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Are added sugars in core foods a problem?

How much sugar comes from core foods?

The George Institute for Global Health has published a study on the added sugar content of the 34,135 foods on their Australian FoodSwitch database. They identified 15,965 core and 18,350 discretionary products based on the classification in the Australian Dietary Guidelines (ADGs). As added sugar is not listed on Nutrition Information Panels (NIPs), added sugar content was estimated from composition databases.

They found 87% of discretionary foods and 52% of core foods contained added sugar.

Perhaps not unexpectedly, the core foods were significantly lower in sugar: the median added sugar contents were 3.3g/100g for core foods and 14.6g/100g for discretionary foods.

What core foods contain added sugar?

The reported average added sugar content across the core food groups is contained in the following table. Where you might expect to find most added sugar, such as in bakery and cereal products, dairy and beverages, core foods provide significantly less added sugar, making advice to limit discretionary foods effective in limiting added sugar intake.

Food group

Median added sugar content (g/100g)

 

CORE

DISCRETIONARY

Bread and bakery products

1

17

Cereal and grain products

3

14

Convenience foods

1

1

*Dairy

4

15

Seafood

2

N/A

Meat and alternatives

1

1

Fruit, vegetables, nuts, legumes

8

52

Non-alcoholic beverages

3

10

Sauces, dressing and spreads

2

5

*NOTE the ABS classifies all milk drinks as core, so these discretionary products are likely to be cream or ice-cream based

Why do core foods contain added sugar?

Sugar is added to core foods mostly for texture and flavour, although it can play other technical roles as well, such as a preservative in fruit products, sauces and dressings. In the case of high fibre cereals, they would be less palatable without the addition of sugar. Low/no added sugar cereals on the market often attract the addition of sweeteners such as sugar, honey or artificial sweeteners by the consumer.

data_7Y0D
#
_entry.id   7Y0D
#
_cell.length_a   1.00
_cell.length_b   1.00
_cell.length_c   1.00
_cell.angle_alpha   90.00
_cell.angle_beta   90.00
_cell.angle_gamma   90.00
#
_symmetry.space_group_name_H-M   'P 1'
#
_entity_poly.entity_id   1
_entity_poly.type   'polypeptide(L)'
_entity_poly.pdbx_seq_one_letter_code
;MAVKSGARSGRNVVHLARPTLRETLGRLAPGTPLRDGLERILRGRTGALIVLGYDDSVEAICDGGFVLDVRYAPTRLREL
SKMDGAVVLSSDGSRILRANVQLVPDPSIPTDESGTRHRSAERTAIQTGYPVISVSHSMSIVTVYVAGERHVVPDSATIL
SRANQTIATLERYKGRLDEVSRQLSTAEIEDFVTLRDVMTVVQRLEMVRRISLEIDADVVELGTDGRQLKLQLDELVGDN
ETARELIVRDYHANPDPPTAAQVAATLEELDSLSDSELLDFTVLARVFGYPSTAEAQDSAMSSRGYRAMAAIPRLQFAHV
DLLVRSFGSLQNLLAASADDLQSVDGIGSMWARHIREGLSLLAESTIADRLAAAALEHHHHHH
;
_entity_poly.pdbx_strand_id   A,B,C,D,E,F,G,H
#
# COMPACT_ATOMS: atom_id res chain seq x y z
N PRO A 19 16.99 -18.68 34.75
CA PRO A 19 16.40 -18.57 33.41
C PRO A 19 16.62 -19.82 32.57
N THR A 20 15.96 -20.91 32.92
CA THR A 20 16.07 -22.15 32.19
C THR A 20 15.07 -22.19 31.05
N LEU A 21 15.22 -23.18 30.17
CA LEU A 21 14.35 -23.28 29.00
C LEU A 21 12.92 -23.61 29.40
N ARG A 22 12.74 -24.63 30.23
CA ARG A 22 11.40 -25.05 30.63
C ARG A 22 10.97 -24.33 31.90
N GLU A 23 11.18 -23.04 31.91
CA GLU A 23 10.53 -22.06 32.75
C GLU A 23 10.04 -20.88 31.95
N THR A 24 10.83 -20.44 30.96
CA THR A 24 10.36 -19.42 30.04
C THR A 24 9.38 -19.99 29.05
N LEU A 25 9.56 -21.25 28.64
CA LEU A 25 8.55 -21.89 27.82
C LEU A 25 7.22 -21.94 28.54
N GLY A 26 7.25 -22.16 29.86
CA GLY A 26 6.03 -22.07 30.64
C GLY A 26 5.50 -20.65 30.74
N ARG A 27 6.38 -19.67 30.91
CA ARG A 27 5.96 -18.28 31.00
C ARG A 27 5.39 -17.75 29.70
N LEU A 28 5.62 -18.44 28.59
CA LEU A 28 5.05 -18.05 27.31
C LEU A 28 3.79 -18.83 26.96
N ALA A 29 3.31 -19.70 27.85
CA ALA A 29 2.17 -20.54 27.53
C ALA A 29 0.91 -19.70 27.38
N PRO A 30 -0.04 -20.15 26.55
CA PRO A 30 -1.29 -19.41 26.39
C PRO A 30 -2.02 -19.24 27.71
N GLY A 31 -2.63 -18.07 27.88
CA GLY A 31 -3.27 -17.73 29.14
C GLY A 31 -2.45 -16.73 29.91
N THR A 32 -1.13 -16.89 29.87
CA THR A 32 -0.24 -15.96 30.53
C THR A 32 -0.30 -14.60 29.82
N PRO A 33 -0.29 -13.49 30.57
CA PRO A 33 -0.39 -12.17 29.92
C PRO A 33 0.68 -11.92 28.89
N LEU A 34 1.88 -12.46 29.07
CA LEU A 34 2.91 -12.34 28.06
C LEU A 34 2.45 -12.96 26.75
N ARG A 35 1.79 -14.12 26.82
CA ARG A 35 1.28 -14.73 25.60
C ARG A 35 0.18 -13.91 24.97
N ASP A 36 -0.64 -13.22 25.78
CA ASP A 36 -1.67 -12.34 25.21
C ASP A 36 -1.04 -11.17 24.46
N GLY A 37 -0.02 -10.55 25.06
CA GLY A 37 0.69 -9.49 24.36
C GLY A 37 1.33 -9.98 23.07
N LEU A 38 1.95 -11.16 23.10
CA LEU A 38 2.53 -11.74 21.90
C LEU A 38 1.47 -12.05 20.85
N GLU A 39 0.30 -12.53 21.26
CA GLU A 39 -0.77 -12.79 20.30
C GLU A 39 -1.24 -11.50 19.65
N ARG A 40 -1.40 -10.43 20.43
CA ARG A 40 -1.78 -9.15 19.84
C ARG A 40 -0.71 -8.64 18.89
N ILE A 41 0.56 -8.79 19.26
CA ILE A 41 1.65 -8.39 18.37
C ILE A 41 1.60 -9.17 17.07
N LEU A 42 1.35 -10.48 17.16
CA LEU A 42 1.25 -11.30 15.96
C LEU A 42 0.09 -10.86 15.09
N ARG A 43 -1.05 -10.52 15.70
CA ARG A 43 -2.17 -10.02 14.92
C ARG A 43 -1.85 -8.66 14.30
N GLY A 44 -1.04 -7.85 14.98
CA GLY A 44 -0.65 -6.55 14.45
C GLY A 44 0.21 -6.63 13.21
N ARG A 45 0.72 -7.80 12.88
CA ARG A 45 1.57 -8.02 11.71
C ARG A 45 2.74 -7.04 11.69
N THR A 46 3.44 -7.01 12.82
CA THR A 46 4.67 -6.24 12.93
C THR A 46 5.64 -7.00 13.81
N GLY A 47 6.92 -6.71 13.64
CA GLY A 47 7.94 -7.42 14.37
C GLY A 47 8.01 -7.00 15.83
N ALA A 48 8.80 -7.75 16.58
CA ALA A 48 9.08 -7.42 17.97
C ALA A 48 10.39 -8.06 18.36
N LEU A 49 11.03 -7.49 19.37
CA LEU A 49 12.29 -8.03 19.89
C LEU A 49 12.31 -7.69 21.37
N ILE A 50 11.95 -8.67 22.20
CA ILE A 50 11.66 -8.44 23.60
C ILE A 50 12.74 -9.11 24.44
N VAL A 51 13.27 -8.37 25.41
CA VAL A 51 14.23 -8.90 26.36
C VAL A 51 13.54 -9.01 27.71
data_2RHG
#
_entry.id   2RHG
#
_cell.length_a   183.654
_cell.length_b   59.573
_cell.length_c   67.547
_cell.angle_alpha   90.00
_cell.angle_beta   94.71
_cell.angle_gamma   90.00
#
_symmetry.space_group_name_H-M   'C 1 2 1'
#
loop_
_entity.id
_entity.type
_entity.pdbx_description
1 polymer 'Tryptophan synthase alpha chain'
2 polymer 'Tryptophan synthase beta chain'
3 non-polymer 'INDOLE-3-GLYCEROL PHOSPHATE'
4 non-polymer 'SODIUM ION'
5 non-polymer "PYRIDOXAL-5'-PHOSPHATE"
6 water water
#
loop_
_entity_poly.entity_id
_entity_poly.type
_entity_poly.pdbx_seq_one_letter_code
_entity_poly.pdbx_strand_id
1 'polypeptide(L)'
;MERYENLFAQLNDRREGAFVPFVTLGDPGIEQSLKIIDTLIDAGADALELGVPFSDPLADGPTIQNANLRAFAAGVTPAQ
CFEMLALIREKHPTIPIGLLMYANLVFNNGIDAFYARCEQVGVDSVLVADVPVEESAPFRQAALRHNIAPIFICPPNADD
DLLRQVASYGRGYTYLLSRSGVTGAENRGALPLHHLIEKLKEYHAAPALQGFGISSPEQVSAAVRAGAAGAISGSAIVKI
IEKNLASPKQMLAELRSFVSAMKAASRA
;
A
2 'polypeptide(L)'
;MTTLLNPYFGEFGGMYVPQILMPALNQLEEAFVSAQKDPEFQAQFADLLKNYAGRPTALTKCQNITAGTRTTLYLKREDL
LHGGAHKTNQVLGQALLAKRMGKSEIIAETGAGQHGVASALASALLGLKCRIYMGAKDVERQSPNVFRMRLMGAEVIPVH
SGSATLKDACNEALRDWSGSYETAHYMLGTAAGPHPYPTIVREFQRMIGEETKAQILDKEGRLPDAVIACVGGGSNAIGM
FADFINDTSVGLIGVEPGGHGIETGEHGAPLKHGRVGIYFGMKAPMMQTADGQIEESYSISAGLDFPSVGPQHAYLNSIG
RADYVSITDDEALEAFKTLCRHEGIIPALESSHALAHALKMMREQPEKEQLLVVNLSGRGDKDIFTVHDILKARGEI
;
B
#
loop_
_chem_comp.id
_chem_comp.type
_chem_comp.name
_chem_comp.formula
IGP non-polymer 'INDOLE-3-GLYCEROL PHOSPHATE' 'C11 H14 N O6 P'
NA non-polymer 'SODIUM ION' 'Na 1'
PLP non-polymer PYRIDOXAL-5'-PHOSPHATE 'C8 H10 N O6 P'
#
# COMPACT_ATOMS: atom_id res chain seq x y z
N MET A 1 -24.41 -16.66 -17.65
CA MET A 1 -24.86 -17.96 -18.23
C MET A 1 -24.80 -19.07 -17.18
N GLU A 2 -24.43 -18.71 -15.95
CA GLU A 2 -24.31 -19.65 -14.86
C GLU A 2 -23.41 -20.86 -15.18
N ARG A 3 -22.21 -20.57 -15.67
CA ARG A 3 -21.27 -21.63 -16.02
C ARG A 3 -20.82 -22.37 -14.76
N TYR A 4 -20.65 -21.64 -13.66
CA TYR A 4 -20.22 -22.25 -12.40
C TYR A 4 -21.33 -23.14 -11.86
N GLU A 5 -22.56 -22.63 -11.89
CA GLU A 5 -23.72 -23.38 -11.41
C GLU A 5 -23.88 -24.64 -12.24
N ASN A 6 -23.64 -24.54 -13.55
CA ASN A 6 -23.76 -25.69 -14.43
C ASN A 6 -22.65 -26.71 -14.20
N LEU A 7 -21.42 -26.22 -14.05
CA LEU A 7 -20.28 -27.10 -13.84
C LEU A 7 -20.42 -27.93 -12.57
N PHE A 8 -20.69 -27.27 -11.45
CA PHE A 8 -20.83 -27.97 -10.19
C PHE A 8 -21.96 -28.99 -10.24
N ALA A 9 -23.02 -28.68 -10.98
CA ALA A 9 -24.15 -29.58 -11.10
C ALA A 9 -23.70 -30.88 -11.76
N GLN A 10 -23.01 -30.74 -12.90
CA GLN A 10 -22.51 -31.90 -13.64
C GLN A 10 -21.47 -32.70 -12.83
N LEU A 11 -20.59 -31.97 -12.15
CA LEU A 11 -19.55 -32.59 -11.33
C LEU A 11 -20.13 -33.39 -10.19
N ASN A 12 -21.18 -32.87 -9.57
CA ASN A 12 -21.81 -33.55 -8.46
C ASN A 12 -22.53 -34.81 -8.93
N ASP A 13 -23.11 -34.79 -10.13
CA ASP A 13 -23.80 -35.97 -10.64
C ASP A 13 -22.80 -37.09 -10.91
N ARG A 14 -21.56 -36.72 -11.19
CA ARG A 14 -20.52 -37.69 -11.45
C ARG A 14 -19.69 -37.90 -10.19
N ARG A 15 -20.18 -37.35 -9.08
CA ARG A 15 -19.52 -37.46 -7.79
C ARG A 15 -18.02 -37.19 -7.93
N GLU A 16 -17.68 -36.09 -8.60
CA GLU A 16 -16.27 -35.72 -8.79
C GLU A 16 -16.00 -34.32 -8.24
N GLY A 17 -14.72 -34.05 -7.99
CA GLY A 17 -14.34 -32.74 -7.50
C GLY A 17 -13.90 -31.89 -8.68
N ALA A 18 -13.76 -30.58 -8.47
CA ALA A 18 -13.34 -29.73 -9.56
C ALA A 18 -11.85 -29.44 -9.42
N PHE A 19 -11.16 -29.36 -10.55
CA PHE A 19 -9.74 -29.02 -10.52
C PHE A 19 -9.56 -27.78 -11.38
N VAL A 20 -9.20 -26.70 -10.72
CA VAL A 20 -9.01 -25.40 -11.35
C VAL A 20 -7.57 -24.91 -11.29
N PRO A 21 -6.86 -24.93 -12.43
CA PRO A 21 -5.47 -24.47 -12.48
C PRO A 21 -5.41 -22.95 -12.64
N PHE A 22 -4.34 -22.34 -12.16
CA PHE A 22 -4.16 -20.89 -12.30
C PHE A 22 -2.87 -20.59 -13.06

How much sugar comes from breakfast cereals in the Australian diet?

A report from the Australian Breakfast Cereal Manufacturers Forum (ABCMF) contains a new analysis of the Australian Health Survey (AHS) data on added sugars from these core foods. The analysis reveals:

  • Australian adults who ate breakfast cereal had the lowest daily intakes of both added sugars and free sugars compared to those who ate other breakfasts or skipped breakfast.
  • For children, there was no difference in daily intakes of added sugars or free sugars whether they ate cereal, other breakfast foods or skipped breakfast
  • Overall, breakfast cereals accounted for about 4g of added sugars and free sugars in the diets of adults and children who ate them
  • Both added sugars and free sugars in breakfast cereals contributed very little (less than 1%) to the daily energy intakes of adults and children that ate breakfast cereals.

(read a previous article on this topic here)

Sugars in the Health Star Rating (HSR)

The HSR front of pack labelling system currently uses total sugars rather than added sugars content in its algorithm. While the HSR system broadly aligns with the ADGs and mostly distinguishes well between core and discretionary foods (see previous article on this topic here), The George Institute research suggests using added sugars data would enhance this alignment. They tested the ability of the HSR to discriminate between core and discretionary foods using the area under the receiver operating characteristic curve (AUC), derived from logistic regression models. They found the AUC increased from 0.825 to 0.843 when total sugar was changed to added sugar using the current algorithm.

Food Standards Australia and New Zealand (FSANZ) in consultation with the Food Regulation Standing Committee (FRSC) are currently preparing to investigate labelling approaches for sugars.

NEXT: Diet during conception and pregnancy  

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